Confucius never claimed to be an original thinker, famously declaring in Analects 7.1: “I transmit but I don’t create. I am faithful to and love the past.”
Although his deep knowledge and admiration of ancient values, wisdom, and ritual provided a rich foundation for his teachings, they also constricted Confucius’s thinking about how best to solve the serious problems that were ripping China apart during the tumultuous Spring and Autumn period that he lived in.
Whereas he saw the restoration of the traditional Zhou dynasty operating model established by his great hero the Duke of Zhou as the answer to the nation’s ills, the reality was that it had already been broken beyond repair over two centuries before his birth. Once the Zhou kingdom had fragmented into multiple quasi-independent states that were constantly contending with each other for supremacy, there was no possibility of putting them back together again into a single unified whole. Not even the dynamic duo of Duke Huan of Qi and his chief minister Guan Zhong were able to accomplish such a feat in their heyday during the first half of the seventh century BCE.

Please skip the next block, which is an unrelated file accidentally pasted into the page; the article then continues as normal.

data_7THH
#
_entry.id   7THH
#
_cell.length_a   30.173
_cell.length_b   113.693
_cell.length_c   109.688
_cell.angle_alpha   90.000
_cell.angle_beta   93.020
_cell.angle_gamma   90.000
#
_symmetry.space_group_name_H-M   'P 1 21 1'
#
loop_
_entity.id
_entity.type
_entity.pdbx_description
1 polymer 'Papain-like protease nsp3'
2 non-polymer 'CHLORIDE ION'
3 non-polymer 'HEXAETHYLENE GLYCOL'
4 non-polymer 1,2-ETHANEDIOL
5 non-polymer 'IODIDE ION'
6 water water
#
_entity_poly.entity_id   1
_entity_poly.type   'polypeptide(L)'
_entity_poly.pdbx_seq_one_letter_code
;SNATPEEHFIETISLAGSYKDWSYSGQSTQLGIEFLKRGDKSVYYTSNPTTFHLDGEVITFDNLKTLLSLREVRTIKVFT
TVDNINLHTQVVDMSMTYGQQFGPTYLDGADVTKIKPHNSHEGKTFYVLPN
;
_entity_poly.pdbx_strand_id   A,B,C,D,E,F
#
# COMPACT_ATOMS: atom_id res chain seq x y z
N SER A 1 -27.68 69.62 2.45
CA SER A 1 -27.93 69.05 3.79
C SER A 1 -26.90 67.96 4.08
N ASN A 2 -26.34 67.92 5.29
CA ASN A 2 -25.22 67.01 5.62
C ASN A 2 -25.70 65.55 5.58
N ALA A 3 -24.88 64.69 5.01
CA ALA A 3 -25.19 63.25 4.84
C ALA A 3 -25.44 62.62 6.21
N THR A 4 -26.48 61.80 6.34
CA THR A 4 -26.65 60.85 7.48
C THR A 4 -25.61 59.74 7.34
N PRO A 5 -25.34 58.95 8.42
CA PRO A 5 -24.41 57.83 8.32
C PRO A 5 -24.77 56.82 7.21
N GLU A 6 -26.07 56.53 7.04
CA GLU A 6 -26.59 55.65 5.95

Despite witnessing the gross corruption, greed, and incompetence of the hereditary elite in his home state of Lu and others he visited, By always looking to past models of governance for inspiration and guidance, he was unable to even consider the possibility of developing new ones that offered more potential for bringing an end to the chaos and suffering of the tumultuous age he lived in than appealing to the better nature of the privileged elite who had brought the Zhou dynasty to its knees with their insatiable lust for riches and power.